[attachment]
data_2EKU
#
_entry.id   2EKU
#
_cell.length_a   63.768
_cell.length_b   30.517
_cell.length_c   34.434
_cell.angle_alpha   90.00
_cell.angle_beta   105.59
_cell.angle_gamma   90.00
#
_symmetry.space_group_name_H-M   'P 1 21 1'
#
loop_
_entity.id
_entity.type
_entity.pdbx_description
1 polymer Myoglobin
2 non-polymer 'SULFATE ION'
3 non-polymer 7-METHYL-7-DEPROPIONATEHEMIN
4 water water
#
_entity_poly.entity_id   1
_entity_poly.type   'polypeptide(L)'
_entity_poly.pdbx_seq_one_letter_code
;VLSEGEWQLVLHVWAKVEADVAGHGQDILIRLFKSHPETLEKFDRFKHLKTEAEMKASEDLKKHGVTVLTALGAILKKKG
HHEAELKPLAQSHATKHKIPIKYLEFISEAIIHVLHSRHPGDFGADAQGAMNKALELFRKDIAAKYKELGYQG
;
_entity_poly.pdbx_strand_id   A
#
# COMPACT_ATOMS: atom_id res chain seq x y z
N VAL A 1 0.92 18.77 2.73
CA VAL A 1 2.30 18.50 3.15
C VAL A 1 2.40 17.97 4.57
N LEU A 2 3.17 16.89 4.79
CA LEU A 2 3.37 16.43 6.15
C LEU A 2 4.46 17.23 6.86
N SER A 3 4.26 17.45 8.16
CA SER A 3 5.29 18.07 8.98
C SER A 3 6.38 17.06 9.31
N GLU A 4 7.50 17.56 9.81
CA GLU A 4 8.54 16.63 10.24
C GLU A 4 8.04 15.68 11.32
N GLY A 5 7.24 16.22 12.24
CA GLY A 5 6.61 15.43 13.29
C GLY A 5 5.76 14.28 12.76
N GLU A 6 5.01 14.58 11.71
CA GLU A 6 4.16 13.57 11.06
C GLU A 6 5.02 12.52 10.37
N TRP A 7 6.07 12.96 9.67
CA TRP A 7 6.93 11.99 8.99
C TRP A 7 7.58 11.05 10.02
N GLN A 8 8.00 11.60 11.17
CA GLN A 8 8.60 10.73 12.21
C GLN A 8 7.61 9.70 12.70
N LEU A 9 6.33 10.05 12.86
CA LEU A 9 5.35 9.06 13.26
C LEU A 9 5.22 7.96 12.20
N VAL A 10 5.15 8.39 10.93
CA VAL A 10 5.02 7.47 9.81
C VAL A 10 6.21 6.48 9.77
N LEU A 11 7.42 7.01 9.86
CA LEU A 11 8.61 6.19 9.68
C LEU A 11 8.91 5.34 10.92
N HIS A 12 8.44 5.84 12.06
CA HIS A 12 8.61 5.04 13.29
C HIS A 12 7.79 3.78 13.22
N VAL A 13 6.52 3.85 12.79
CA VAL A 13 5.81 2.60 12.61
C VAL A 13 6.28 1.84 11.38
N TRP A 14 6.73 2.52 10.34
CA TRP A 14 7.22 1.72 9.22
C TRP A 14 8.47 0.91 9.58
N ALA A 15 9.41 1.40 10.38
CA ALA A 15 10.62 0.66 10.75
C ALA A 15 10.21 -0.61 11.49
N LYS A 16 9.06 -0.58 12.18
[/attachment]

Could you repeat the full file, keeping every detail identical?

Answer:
data_2EKU
#
_entry.id   2EKU
#
_cell.length_a   63.768
_cell.length_b   30.517
_cell.length_c   34.434
_cell.angle_alpha   90.00
_cell.angle_beta   105.59
_cell.angle_gamma   90.00
#
_symmetry.space_group_name_H-M   'P 1 21 1'
#
loop_
_entity.id
_entity.type
_entity.pdbx_description
1 polymer Myoglobin
2 non-polymer 'SULFATE ION'
3 non-polymer 7-METHYL-7-DEPROPIONATEHEMIN
4 water water
#
_entity_poly.entity_id   1
_entity_poly.type   'polypeptide(L)'
_entity_poly.pdbx_seq_one_letter_code
;VLSEGEWQLVLHVWAKVEADVAGHGQDILIRLFKSHPETLEKFDRFKHLKTEAEMKASEDLKKHGVTVLTALGAILKKKG
HHEAELKPLAQSHATKHKIPIKYLEFISEAIIHVLHSRHPGDFGADAQGAMNKALELFRKDIAAKYKELGYQG
;
_entity_poly.pdbx_strand_id   A
#
# COMPACT_ATOMS: atom_id res chain seq x y z
N VAL A 1 0.92 18.77 2.73
CA VAL A 1 2.30 18.50 3.15
C VAL A 1 2.40 17.97 4.57
N LEU A 2 3.17 16.89 4.79
CA LEU A 2 3.37 16.43 6.15
C LEU A 2 4.46 17.23 6.86
N SER A 3 4.26 17.45 8.16
CA SER A 3 5.29 18.07 8.98
C SER A 3 6.38 17.06 9.31
N GLU A 4 7.50 17.56 9.81
CA GLU A 4 8.54 16.63 10.24
C GLU A 4 8.04 15.68 11.32
N GLY A 5 7.24 16.22 12.24
CA GLY A 5 6.61 15.43 13.29
C GLY A 5 5.76 14.28 12.76
N GLU A 6 5.01 14.58 11.71
CA GLU A 6 4.16 13.57 11.06
C GLU A 6 5.02 12.52 10.37
N TRP A 7 6.07 12.96 9.67
CA TRP A 7 6.93 11.99 8.99
C TRP A 7 7.58 11.05 10.02
N GLN A 8 8.00 11.60 11.17
CA GLN A 8 8.60 10.73 12.21
C GLN A 8 7.61 9.70 12.70
N LEU A 9 6.33 10.05 12.86
CA LEU A 9 5.35 9.06 13.26
C LEU A 9 5.22 7.96 12.20
N VAL A 10 5.15 8.39 10.93
CA VAL A 10 5.02 7.47 9.81
C VAL A 10 6.21 6.48 9.77
N LEU A 11 7.42 7.01 9.86
CA LEU A 11 8.61 6.19 9.68
C LEU A 11 8.91 5.34 10.92
N HIS A 12 8.44 5.84 12.06
CA HIS A 12 8.61 5.04 13.29
C HIS A 12 7.79 3.78 13.22
N VAL A 13 6.52 3.85 12.79
CA VAL A 13 5.81 2.60 12.61
C VAL A 13 6.28 1.84 11.38
N TRP A 14 6.73 2.52 10.34
CA TRP A 14 7.22 1.72 9.22
C TRP A 14 8.47 0.91 9.58
N ALA A 15 9.41 1.40 10.38
CA ALA A 15 10.62 0.66 10.75
C ALA A 15 10.21 -0.61 11.49
N LYS A 16 9.06 -0.58 12.18